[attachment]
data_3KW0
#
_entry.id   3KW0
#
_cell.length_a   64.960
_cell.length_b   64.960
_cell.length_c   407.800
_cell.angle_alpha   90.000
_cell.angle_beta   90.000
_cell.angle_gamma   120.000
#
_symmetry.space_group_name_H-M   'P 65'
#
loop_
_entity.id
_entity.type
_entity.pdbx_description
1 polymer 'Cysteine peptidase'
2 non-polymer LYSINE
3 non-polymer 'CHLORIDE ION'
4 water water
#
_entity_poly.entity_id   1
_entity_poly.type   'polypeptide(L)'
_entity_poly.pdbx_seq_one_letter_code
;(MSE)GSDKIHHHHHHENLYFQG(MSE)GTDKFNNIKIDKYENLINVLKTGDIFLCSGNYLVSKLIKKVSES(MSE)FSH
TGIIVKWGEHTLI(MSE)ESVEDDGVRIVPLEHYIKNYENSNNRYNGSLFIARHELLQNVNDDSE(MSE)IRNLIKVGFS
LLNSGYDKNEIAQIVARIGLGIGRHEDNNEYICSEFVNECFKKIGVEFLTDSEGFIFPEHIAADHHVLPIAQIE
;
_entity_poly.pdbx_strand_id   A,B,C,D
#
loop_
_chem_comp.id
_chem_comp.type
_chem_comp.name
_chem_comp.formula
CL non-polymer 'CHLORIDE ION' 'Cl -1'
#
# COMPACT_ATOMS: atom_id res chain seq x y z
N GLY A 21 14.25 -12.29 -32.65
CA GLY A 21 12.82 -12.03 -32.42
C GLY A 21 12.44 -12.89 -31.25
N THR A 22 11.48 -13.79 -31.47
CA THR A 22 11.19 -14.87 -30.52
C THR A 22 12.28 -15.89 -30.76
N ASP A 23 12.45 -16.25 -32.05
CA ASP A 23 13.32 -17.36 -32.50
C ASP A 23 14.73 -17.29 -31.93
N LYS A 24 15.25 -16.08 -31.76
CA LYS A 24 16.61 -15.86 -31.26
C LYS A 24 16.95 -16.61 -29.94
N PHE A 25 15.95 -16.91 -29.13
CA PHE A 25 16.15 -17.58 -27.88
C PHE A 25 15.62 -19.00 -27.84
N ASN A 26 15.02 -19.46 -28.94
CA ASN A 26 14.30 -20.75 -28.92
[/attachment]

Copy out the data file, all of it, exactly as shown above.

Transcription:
data_3KW0
#
_entry.id   3KW0
#
_cell.length_a   64.960
_cell.length_b   64.960
_cell.length_c   407.800
_cell.angle_alpha   90.000
_cell.angle_beta   90.000
_cell.angle_gamma   120.000
#
_symmetry.space_group_name_H-M   'P 65'
#
loop_
_entity.id
_entity.type
_entity.pdbx_description
1 polymer 'Cysteine peptidase'
2 non-polymer LYSINE
3 non-polymer 'CHLORIDE ION'
4 water water
#
_entity_poly.entity_id   1
_entity_poly.type   'polypeptide(L)'
_entity_poly.pdbx_seq_one_letter_code
;(MSE)GSDKIHHHHHHENLYFQG(MSE)GTDKFNNIKIDKYENLINVLKTGDIFLCSGNYLVSKLIKKVSES(MSE)FSH
TGIIVKWGEHTLI(MSE)ESVEDDGVRIVPLEHYIKNYENSNNRYNGSLFIARHELLQNVNDDSE(MSE)IRNLIKVGFS
LLNSGYDKNEIAQIVARIGLGIGRHEDNNEYICSEFVNECFKKIGVEFLTDSEGFIFPEHIAADHHVLPIAQIE
;
_entity_poly.pdbx_strand_id   A,B,C,D
#
loop_
_chem_comp.id
_chem_comp.type
_chem_comp.name
_chem_comp.formula
CL non-polymer 'CHLORIDE ION' 'Cl -1'
#
# COMPACT_ATOMS: atom_id res chain seq x y z
N GLY A 21 14.25 -12.29 -32.65
CA GLY A 21 12.82 -12.03 -32.42
C GLY A 21 12.44 -12.89 -31.25
N THR A 22 11.48 -13.79 -31.47
CA THR A 22 11.19 -14.87 -30.52
C THR A 22 12.28 -15.89 -30.76
N ASP A 23 12.45 -16.25 -32.05
CA ASP A 23 13.32 -17.36 -32.50
C ASP A 23 14.73 -17.29 -31.93
N LYS A 24 15.25 -16.08 -31.76
CA LYS A 24 16.61 -15.86 -31.26
C LYS A 24 16.95 -16.61 -29.94
N PHE A 25 15.95 -16.91 -29.13
CA PHE A 25 16.15 -17.58 -27.88
C PHE A 25 15.62 -19.00 -27.84
N ASN A 26 15.02 -19.46 -28.94
CA ASN A 26 14.30 -20.75 -28.92